New Brunswick doctors, dietitians recognize exceptional school food with ‘Where to Eat’ guide
A week after releasing an in-depth analysis of school cafeteria menus from around the province, New Brunswick’s doctors and dietitians are recognizing schools serving exceptional food with a “Where to Eat” guide. The guide is the final component of this year’s Make Menus Matter project, undertaken jointly by the New Brunswick Medical Society and NB Dietitians in Action. Schools featured in the guide will receive a certificate to display in their cafeteria.
“We wanted to draw attention to the schools which are doing a great job serving tasty, nutritious foods to our students,” said Dr. Camille Haddad, President of the New Brunswick Medical Society. “By sharing their stories, we hope to see their models adopted at other schools around the province.”
Many of the highlighted schools focus on sourcing their food locally and preparing meals on-site. Some partnered with registered dietitians when designing their menu.
“The secret to these schools’ success is not dependent on a rural or urban divide, size of school, or age of the children,” said Vanessa Yurchesyn, Co-Chair of NB Dietitians in Action. “The schools that are doing well are often focused not only on providing wholesome food to students, but also on educating them about where it comes from.”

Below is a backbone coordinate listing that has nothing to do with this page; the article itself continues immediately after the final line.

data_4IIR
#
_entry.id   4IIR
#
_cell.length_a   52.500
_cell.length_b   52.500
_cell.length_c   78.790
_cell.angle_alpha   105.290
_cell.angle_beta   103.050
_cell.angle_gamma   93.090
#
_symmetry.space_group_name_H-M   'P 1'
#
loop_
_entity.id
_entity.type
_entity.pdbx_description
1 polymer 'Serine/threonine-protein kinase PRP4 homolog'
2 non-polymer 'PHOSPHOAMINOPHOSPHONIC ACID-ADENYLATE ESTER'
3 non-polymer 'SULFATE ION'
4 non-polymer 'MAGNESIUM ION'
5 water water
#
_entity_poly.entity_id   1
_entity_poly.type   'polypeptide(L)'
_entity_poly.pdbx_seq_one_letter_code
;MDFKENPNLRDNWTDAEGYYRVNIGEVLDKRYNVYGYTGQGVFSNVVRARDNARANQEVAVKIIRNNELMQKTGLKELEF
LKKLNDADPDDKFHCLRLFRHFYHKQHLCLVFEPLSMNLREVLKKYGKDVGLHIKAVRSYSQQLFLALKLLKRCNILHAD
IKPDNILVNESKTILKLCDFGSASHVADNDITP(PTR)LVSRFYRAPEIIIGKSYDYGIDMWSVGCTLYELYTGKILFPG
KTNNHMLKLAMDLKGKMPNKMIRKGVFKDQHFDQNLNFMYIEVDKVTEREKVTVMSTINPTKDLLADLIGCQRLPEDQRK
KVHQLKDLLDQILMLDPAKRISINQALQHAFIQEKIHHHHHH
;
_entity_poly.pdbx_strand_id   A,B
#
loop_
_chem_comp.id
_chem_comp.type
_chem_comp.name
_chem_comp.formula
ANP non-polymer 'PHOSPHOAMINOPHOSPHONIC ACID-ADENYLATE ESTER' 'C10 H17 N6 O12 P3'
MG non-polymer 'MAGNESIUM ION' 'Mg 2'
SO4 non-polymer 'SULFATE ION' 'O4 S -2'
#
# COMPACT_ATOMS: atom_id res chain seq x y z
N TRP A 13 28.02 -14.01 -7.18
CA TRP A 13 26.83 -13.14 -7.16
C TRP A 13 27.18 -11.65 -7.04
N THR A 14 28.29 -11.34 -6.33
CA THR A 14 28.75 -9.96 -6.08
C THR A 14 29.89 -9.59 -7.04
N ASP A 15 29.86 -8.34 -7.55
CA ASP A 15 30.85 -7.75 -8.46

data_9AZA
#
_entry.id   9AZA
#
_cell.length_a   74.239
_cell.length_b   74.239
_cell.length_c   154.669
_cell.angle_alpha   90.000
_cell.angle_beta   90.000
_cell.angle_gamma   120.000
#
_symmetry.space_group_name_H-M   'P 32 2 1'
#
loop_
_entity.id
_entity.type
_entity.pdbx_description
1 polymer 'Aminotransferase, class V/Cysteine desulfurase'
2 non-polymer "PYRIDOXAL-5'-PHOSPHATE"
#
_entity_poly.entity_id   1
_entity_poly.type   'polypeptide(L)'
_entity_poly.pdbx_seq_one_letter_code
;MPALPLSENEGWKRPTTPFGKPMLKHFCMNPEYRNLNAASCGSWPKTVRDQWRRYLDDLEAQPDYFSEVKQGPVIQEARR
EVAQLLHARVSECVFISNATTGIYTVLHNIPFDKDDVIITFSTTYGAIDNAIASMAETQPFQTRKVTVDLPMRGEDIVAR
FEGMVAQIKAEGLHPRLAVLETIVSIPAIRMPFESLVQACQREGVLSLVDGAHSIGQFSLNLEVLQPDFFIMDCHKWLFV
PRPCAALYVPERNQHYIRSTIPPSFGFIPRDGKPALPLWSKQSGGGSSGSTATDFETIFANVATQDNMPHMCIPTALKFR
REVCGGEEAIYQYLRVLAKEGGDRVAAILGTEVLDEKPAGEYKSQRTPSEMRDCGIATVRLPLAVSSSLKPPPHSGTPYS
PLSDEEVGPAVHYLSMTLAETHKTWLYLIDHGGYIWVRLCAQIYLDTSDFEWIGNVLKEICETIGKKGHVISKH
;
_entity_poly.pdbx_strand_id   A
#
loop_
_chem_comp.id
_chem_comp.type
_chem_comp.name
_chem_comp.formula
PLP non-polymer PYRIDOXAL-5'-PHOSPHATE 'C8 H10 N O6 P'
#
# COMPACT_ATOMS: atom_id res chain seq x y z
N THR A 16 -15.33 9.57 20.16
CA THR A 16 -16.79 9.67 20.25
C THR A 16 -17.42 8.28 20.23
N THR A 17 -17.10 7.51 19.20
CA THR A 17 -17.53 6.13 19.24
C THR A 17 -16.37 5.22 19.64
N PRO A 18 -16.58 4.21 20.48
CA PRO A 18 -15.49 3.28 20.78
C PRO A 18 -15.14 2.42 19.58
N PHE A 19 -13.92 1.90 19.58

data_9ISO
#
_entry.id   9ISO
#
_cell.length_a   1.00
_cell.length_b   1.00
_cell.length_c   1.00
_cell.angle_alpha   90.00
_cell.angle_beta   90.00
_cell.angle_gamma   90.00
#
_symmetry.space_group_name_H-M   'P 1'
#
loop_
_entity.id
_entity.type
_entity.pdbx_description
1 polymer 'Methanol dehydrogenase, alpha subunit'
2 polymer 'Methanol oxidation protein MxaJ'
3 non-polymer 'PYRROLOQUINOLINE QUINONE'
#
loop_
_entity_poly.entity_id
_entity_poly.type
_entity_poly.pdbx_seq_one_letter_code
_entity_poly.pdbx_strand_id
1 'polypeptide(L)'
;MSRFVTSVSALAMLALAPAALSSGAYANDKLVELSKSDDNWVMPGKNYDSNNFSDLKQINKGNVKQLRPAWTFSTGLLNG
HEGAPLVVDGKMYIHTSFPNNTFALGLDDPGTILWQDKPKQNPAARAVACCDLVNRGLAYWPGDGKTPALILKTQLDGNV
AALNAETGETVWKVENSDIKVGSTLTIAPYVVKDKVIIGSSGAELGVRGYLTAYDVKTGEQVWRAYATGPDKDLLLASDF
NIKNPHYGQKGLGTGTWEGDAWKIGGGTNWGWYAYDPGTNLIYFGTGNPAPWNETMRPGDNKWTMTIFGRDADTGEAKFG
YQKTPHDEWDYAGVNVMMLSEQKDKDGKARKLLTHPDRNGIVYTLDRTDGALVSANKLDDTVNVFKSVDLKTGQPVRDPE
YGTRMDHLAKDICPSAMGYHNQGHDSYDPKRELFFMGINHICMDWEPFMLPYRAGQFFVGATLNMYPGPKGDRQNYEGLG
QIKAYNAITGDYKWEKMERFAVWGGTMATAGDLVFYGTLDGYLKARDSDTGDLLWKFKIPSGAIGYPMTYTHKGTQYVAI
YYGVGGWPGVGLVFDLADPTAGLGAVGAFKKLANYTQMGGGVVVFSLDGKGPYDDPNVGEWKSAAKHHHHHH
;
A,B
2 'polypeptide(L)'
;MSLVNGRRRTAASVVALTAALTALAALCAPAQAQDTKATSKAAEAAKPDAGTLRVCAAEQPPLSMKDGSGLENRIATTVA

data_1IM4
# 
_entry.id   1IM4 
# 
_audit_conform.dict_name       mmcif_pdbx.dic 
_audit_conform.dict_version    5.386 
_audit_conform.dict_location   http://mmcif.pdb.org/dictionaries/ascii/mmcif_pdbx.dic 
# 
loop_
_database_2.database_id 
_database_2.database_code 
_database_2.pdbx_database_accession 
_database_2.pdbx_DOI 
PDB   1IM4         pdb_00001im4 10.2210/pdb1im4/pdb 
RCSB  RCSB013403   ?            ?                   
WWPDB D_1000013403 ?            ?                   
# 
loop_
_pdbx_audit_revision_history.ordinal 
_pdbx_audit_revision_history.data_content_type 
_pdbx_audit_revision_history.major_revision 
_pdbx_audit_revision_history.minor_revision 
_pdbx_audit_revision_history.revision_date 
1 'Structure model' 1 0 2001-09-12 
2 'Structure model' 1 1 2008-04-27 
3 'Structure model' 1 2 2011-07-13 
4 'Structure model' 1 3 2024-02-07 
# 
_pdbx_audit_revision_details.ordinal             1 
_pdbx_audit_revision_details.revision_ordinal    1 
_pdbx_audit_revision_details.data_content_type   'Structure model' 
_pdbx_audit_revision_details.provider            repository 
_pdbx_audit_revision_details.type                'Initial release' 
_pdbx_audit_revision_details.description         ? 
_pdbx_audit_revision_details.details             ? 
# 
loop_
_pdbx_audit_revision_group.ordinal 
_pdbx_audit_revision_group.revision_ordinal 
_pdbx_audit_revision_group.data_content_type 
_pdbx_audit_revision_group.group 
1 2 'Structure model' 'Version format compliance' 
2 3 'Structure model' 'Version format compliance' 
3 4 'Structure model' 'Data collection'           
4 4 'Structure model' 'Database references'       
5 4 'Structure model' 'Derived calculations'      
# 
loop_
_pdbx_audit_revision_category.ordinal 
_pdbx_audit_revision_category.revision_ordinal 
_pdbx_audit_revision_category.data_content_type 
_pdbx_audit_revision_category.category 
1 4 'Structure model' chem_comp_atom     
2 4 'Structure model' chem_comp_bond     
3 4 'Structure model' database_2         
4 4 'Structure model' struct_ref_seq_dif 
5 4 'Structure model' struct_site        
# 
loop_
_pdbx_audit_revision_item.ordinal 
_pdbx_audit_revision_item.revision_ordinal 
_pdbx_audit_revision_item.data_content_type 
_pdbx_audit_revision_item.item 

Regional specialties featured prominently on many menus, with several Acadian favourites making repeat appearances.
“When deciding which schools to include in the guide, we focused on schools that both meet nutritional guidelines and include a food awareness component in their lunch programs,” said Ms. Yurchesyn. “Many of these schools involve students in meal preparation and even grow some produce on-site.”
Featured schools and organizations include the Réseau des cafétérias communautaires, Cédici, Eel Ground First Nation School, and Cambridge-Narrows Community School.
The Make Menus Matter project started a conversation about school menu offerings among both parents and students. Parents were invited to send a photo of their child’s menu to contribute to an analysis of over 100 menus, while students were invited to share a photo of their lunch over social media channels and tag it with #whatiate.
“We’re very pleased with the interest we’ve received over the course of this project,” said Dr. Haddad. “We hope our findings lead to improvements in the quality of food our children are being served at school.”
Media contact: Aleisha Bosch, New Brunswick Medical Society, (506)458-8860, email@example.com